TOMS (Together Optimizing Mental-Health Solutions) Court In comparison with Treatment Court, TOMS Court is an extremely young program, having only been founded in 2017 under the leadership of Judge Brewbaker after a brief pilot program to assess the feasibility of the program. The TOMS Court acronym is in dedication to Judge Brewbaker's father Tom, who committed suicide after a long battle with depression that he ultimately lost. TOMS Court aims to create a positive for families and participants alike and helps to coordinate treatment with pro-social and personal development for the participants. Furthermore, even in cases where a person is not an appropriate candidate for the program but who suffers from MH issues, the treatment team is able to provide guidance for where applicants should apply for treatment due to the number of county programs available to residents that are partnered with the court.
A person need not be facing a state prison sentence to be eligible for this program as it is recognized that unlike drug addiction, one does not wake up in the morning and choose to be mentally ill; rather they are most likely to be the most vulnerable of all persons who have interaction with the criminal justice system and usually those lease "at fault" for their behaviors. Participants engage in the program for at minimum 12 months to obtain stability and build the life skills that they need to be successful in society.
To qualify for TOMS Court, a participant must have a serious mental illness (such as schizophrenia or bi-polar disorder) and must be willing to engage in mental health treatment. Unlike treatment court, the team will entertain applications for persons charged with any offense that a person's mental illness has led to the charge or created the circumstances for the offense to have occurred. Once accepted, participants receive even more individualized treatment than those in treatment court due to the highly variable nature of mental illness. Participants work with a forensic case manager who coordinates their mental health services, are assigned a probation officer trained in assisting those with mental illness, and may be referred to any number of county, state, or federal programs to facilitate learning to maintain their mental health.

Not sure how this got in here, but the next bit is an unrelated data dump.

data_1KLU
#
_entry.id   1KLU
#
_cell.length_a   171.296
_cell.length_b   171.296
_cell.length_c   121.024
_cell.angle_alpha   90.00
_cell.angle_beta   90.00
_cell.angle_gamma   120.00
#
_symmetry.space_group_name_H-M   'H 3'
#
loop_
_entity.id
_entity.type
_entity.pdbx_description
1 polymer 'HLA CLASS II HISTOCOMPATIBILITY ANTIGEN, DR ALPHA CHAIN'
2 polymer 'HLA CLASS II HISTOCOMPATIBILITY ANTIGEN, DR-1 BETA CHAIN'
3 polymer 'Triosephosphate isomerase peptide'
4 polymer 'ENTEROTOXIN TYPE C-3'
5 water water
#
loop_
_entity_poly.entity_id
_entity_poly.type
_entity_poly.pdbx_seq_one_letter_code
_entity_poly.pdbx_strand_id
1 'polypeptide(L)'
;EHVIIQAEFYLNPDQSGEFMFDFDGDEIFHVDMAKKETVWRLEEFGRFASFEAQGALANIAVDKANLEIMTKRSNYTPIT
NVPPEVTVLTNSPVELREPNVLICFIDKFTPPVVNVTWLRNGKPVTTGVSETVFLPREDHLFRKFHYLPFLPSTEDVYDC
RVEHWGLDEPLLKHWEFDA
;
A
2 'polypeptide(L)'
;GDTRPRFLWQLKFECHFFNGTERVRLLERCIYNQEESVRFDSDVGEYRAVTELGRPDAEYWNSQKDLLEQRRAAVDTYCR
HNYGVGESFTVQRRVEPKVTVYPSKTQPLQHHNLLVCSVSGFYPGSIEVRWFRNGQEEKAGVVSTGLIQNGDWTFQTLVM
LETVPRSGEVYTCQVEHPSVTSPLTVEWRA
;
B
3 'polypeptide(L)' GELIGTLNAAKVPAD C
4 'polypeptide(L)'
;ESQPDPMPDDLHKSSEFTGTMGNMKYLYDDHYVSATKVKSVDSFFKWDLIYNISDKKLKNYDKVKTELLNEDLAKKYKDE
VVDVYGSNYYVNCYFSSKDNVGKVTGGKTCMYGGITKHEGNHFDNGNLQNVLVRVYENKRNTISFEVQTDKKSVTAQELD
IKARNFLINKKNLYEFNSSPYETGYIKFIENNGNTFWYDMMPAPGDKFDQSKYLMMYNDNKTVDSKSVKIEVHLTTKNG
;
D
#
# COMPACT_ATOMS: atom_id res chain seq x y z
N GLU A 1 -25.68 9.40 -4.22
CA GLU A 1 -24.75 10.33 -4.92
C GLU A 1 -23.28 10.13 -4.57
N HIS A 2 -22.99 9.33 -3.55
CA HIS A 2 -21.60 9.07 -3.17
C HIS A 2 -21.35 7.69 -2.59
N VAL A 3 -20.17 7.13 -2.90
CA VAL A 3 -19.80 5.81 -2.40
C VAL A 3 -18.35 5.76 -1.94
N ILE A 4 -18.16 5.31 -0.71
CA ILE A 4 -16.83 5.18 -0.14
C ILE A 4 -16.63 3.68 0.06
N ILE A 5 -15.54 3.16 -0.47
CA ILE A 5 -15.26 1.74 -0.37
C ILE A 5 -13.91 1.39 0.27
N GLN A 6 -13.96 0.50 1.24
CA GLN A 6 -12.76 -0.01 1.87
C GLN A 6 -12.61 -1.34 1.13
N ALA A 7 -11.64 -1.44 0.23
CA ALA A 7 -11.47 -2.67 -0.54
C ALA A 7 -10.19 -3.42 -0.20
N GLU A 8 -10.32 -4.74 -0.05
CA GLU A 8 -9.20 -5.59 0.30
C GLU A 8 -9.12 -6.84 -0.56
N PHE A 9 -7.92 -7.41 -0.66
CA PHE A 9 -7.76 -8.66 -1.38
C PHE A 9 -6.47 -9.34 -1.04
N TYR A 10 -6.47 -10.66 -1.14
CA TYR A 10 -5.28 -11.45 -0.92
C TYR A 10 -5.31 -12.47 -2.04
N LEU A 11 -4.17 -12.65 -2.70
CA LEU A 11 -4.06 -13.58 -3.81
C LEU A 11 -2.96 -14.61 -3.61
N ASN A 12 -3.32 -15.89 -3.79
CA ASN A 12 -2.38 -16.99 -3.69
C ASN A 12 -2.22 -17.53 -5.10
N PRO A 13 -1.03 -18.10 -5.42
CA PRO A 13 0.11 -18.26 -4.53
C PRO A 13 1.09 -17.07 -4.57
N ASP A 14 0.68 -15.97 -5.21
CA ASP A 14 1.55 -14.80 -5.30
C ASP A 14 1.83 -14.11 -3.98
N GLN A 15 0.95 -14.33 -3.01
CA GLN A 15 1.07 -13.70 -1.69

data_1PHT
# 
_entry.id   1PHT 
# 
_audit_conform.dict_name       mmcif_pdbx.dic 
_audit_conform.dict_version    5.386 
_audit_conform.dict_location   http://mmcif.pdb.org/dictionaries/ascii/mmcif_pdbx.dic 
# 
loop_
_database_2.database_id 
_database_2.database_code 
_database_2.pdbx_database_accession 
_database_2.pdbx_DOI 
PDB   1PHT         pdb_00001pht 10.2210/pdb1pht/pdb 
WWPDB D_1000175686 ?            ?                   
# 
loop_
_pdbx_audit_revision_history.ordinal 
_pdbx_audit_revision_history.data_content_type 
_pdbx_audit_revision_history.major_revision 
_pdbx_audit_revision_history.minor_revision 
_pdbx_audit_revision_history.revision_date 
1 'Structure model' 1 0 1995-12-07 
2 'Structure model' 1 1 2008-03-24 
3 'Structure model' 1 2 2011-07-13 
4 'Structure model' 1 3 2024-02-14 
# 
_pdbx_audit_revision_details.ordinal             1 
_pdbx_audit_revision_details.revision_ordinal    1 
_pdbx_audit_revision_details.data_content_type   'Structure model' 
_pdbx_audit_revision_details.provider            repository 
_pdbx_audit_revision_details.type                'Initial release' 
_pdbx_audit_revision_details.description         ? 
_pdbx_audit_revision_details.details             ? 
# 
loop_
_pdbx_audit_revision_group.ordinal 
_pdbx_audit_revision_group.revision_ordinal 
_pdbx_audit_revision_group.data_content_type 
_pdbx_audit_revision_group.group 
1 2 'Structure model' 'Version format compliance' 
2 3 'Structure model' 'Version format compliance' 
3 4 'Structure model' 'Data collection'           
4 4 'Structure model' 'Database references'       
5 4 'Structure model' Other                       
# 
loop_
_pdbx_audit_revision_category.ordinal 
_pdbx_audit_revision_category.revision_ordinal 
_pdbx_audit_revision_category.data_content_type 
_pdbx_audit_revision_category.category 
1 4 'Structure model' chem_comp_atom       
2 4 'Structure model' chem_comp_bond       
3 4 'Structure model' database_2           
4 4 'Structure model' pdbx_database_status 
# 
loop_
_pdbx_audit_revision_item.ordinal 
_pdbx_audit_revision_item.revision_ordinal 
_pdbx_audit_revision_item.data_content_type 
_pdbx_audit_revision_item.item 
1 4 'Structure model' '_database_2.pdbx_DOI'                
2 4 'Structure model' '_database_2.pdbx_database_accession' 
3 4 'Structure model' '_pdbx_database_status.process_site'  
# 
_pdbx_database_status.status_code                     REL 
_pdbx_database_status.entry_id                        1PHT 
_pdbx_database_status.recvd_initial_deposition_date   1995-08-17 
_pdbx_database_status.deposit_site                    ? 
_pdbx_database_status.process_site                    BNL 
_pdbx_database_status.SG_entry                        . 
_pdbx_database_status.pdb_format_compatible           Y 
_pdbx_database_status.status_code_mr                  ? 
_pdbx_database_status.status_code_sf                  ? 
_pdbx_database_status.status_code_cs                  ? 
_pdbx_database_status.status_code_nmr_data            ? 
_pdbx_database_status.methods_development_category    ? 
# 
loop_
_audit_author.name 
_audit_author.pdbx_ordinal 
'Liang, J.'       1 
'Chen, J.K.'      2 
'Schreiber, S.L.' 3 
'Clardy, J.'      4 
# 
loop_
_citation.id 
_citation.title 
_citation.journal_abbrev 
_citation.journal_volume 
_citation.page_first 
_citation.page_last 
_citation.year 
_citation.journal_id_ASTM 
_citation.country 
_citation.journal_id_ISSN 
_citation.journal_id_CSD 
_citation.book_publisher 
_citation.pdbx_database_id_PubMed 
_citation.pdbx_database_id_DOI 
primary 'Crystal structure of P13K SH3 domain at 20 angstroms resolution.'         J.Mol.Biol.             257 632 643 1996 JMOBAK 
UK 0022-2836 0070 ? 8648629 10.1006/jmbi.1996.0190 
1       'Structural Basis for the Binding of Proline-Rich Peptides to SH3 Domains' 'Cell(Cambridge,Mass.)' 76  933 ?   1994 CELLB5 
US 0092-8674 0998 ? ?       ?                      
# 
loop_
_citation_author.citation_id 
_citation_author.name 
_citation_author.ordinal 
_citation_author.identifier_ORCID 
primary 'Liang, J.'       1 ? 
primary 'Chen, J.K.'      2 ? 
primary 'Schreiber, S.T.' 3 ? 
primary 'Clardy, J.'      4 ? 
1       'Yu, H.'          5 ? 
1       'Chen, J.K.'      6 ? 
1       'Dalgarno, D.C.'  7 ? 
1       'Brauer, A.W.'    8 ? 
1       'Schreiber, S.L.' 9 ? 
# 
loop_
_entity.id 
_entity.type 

As a younger program, funding is much tighter for TOMS Court than treatment court. Much of the therapy that participants receive is paid by their insurance, or in limited cases, through partnership with the drug and alcohol commission for persons with a dual diagnosis of MH and drug dependency concerns. Furthermore, there are fewer state and federal programs giving money to MH courts than there are programs available to fund treatment courts. Despite limited funding, however, the program has already helped to make huge improvements in the participants' lives and for their families.
The program has graduated two successful participants so far, and is set to graduate 3 more after the new year. Currently, 22 participants are actively involved with the court, and 8 more are pending entry or are applying. Only two participants have been terminated from the program unsuccessfully, and both are the only persons to date who have been involved with the program who have picked up a new charge. For a population of participants with debilitating illnesses such as schizophrenia and schizoaffective disorder, this is an incredible early start for the program.
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